The “leftie way of thinking” is otherwise known as math. We don’t want to spend 100 dollars to make sure somebody doesn’t get a free dime.

        • Darknut

          I might add “mentally ill drug addicted derelicts” are human beings who are sick and need help. Like if a person is drowning and we’re just walking by stepping over life preservers…

      • Cire Dna

        Exactly. There’s no way they could afford the huge expenses of bringing these homes up to code, become inhabitable, paying the back taxes and whatever else is owed.
        Just where is all the $$ supposed to come from for these endeavors. SMH.
        Having all the utilities turned on would be beyond what any of the homeless population could pay out. The deposits aren’t cheap, plus most of them wouldn’t be able to have utilities in their name because of lack of credit, funds, and backgrounds.
        The logic of the writer of this article has the mentality of maybe a 12 year at most. It is very expensive to “beautify” these homes and even couples with both earning good wages wouldn’t want to get into a place that is nothing but a massive non stop waste of money that they’d regret severely in hind sight.

      • Bratista

        Some “homeless” are like me and my husband. We both work, but there is a dearth of rentals in our area. With an ability to pay $1600/mo for rent, we still haven’t found a rental for over a year. And we are far from alone in this. Homeless people aren’t all unemployed vagrants; some of us have kids in school, we work, and we strive, but out of state landlords have bought uo property to use it as summer homes, making the rental market insanely limited.

        • Kara Holm

          If you all that is available is 1600/month houses, then move. Move to a town you can afford. Everyone wants to blame their situation on someone else but guess what. You’re the one still living in that town when you can’t afford it.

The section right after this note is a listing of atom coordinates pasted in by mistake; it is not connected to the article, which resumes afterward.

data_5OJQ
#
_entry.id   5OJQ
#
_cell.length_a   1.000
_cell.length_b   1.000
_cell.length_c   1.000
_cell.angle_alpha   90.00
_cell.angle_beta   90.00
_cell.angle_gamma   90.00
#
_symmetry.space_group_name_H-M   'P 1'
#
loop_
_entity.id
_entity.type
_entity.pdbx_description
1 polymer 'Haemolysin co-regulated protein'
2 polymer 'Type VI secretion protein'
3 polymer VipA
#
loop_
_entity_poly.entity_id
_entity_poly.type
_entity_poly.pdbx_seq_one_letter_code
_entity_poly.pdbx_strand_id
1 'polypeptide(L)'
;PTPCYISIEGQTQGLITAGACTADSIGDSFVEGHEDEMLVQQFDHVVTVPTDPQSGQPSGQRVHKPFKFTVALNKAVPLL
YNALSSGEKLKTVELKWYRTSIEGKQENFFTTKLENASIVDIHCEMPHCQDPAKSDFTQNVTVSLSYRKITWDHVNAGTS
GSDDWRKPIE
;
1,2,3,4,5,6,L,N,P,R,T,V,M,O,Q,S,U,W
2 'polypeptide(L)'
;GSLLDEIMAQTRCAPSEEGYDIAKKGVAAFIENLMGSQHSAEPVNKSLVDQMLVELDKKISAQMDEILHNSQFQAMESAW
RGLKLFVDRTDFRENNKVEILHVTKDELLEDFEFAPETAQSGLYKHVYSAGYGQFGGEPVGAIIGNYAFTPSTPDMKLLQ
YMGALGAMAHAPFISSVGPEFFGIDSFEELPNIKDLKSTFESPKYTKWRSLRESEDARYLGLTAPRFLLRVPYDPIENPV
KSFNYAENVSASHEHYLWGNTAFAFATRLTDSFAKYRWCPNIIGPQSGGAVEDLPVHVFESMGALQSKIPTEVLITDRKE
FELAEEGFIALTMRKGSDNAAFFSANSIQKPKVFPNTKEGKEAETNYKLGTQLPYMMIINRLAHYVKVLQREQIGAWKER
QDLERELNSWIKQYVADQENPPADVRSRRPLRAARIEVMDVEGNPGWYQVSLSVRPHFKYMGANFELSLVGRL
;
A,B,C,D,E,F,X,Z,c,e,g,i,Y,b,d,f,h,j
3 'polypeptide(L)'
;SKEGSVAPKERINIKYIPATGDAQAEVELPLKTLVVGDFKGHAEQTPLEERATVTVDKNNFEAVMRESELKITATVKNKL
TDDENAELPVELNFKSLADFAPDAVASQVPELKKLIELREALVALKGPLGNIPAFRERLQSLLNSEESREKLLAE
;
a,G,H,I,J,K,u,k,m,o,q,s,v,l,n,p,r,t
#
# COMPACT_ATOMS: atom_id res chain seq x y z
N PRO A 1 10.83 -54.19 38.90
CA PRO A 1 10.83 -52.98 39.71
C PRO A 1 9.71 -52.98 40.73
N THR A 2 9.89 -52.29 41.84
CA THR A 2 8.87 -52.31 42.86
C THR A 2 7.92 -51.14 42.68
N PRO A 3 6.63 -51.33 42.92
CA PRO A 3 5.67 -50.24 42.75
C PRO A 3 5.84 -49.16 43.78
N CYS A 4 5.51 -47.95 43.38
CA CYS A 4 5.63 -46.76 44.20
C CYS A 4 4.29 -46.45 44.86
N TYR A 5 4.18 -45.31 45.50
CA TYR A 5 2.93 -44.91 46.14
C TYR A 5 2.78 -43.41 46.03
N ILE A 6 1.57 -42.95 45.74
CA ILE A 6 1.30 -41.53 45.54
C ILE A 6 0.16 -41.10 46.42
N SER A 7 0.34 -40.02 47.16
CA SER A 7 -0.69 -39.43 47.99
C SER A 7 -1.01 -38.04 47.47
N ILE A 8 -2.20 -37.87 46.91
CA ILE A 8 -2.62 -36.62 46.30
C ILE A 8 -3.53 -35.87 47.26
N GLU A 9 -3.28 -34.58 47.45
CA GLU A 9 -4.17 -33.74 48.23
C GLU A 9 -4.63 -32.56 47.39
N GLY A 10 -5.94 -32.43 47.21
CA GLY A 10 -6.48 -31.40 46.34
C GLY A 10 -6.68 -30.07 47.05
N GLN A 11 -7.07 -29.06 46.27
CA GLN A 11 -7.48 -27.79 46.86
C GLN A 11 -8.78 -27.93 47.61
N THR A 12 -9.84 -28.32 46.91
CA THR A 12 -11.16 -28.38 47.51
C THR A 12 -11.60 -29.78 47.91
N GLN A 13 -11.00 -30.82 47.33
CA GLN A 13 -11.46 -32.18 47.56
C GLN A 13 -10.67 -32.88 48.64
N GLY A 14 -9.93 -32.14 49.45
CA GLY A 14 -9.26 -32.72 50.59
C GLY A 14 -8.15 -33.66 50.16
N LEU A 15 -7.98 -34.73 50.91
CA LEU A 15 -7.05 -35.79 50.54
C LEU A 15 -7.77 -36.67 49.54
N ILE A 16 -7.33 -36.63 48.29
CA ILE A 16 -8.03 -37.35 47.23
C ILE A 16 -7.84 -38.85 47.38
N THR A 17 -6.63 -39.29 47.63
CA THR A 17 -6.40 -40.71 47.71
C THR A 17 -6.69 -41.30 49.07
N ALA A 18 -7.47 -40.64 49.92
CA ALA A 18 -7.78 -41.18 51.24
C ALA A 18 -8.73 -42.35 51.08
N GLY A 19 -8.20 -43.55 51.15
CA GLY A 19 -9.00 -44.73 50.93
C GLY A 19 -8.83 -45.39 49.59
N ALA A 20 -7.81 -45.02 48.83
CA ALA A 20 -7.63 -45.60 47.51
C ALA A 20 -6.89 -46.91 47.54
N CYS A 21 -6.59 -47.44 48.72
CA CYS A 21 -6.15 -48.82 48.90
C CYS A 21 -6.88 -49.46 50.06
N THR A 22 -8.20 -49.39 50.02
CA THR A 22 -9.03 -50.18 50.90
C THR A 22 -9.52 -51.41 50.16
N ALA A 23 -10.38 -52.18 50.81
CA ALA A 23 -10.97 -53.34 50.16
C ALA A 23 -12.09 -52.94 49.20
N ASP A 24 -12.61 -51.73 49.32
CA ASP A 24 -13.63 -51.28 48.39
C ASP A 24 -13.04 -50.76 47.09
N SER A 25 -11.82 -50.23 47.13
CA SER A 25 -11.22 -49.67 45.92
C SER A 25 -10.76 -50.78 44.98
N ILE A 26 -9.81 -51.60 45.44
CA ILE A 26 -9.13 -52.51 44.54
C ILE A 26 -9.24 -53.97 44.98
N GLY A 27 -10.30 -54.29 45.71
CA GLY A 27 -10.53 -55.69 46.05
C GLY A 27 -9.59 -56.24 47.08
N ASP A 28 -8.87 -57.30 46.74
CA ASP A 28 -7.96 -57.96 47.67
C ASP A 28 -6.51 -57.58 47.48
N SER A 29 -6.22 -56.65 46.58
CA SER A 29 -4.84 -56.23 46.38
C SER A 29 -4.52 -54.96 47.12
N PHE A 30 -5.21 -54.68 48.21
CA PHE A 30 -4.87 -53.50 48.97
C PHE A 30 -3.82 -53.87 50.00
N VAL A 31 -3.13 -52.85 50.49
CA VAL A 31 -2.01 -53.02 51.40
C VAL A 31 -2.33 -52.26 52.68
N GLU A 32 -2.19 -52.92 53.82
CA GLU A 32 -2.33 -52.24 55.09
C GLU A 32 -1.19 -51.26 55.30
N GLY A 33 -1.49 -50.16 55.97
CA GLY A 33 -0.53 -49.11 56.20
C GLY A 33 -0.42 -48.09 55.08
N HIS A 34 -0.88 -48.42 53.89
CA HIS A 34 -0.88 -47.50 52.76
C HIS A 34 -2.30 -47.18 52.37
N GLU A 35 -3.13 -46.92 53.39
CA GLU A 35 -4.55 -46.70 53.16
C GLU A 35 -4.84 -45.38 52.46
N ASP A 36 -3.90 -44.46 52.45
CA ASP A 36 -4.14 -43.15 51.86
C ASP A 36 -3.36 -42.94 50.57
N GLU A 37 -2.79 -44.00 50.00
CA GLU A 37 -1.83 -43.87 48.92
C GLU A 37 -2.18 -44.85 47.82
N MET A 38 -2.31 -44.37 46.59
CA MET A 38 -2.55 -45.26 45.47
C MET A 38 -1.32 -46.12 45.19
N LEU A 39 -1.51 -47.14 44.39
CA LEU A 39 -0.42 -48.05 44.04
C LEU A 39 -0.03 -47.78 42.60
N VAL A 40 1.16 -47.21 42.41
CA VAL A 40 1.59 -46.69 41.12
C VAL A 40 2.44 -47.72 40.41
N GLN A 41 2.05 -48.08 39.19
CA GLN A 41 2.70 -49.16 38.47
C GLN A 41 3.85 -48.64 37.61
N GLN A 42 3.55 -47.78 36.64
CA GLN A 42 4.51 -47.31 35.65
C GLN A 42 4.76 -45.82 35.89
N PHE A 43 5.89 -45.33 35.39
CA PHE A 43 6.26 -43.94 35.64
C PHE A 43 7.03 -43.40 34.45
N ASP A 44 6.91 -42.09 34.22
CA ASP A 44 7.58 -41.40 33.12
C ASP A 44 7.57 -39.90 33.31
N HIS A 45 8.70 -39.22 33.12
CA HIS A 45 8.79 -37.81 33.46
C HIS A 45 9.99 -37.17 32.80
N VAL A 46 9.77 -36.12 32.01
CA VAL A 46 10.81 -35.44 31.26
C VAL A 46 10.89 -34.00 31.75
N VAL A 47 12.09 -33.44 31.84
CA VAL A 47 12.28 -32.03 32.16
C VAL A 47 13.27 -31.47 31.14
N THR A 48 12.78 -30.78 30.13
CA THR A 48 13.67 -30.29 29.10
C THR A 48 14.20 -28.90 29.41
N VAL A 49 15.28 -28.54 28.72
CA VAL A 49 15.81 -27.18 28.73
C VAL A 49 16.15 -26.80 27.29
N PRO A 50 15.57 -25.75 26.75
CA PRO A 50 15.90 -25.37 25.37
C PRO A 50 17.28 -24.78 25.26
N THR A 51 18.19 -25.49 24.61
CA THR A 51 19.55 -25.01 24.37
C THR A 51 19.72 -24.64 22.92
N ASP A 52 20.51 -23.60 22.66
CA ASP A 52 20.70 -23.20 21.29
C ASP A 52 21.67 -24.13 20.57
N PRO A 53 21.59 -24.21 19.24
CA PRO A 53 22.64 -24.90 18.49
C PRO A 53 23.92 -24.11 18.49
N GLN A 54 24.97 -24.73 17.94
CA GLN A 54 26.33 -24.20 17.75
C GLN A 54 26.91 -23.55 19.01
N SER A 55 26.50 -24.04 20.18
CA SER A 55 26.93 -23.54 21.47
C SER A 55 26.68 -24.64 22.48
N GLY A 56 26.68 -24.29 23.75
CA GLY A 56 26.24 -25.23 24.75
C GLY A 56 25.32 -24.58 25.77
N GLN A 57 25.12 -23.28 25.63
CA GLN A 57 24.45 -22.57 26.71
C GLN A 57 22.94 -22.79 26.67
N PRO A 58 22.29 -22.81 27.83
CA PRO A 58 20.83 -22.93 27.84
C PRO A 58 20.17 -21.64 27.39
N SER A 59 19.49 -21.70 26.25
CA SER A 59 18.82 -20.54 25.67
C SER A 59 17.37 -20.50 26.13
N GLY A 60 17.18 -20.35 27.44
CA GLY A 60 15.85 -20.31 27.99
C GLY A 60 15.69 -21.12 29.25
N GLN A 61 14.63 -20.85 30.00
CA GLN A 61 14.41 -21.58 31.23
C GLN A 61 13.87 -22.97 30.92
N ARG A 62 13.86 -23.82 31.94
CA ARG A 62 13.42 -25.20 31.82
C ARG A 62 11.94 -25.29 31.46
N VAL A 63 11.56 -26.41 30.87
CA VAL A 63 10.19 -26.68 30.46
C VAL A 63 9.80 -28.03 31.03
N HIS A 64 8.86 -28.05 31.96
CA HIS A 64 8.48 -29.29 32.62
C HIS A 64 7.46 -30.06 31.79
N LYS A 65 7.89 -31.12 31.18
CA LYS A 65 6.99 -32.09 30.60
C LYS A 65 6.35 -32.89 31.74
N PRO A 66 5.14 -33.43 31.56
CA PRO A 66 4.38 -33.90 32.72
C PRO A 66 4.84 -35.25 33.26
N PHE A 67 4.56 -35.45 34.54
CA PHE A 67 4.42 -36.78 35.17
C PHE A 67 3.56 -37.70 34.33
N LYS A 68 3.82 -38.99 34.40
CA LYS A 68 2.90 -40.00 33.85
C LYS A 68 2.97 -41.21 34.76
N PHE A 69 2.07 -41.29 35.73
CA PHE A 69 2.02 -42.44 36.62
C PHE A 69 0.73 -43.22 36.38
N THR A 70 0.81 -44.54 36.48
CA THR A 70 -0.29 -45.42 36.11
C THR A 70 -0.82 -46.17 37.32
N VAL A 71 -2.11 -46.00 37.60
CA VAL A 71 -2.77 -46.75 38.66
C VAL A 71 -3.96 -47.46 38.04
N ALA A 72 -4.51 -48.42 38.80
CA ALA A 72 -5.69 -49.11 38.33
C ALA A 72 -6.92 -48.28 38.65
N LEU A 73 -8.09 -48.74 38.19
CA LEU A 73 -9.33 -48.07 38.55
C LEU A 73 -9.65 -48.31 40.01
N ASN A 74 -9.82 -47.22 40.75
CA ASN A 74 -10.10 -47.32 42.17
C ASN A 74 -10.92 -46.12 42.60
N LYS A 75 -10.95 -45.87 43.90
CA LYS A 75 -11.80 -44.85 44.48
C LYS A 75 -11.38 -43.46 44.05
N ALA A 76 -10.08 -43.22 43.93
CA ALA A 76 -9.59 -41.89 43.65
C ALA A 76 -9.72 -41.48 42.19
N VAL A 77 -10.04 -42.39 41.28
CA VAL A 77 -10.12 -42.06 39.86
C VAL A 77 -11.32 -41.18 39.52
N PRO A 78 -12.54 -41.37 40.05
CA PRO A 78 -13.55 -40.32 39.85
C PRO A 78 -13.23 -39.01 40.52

• Bratista

            Moving costs money. Also, I have a good job. So, you are saying, leave your jobs for uncertainty and go into debt to move? You are pretty stupid.

      • Ashley Johnson

        The formerly homeless people pay when they can now get jobs and an education instead of rotting on the streets….

    • Paula Plante

      Although I do understand the plight of the homeless (I am going to a Memorial Service for a homeless resident later today) and agree we need to help those in need, I am also living next door to a family who is on State assistance.My friend’s own the home and loved their home but a job loss forced them to move to another state where he found employment. The problem is that no one holds section 8 renters accountable for the home. Vernon CT Housing Authority does not make the renters abide by the contract stating the 2 adults and 3 children can reside in the home. These people had up to 15 people in the home, a home that they are destroying. Not only don’t they take care of it, there are holes in the walls, light fixtures pulled from the ceiling, sinks literally hanging from the walls, garbage in the driveway and on the lawn and they continually scrape the side of the home when they pull in and out of the driveway, breaking the shingles and taking off the paint. They don’t pay so they don’t care. It’s been 10 months and the owners cannot get them out. Vernon Housing Authority has not made them abide by the contract and now these The process for eviction began 8 months ago and they are still there. I own my home and these tenants have affected my quality of life in addition to bringing down the property value of my home and the neighbors. Unless tenants are responsible for caring for the home and someone holds them accountable if they don’t, this is not a good idea.

      • Cire Dna

        Exactly Paula. It seems nowadays that even renters- not just section 8 anymore, have no respect and completely destroy one home after another. Unfortunately that is happening now to a home next door to mine. Every renter added to the damage, until finally the last psycho family with a multitude of kids, totally destroyed the place causing extensive damage. The house sold for a fraction of its original worth,so it was quickly snatched up and after rehabbing most of the inside, will be flipped.
        I’m dreading the fact that someone will buy it just to use again as a rental.

        • Don’t ya just love people who use overgeneralization fallacies to make their argument. Problem is, those who use those fallacies, tend to be to ignorant and lazy to bother researching the facts! No, rather, they just spew their hatred, bigotry, and discriminatory rhetoric and expect it to be accepted as fact. Lady, one day, you’re going to reap some serious, serious pain and suffering upon yourself. And unfortunately, with that chip on your shoulder and complete self involvement, you’ll never comprehend why it’s even happening to you…utter proof of your ignorance and myopic views! God help you!!!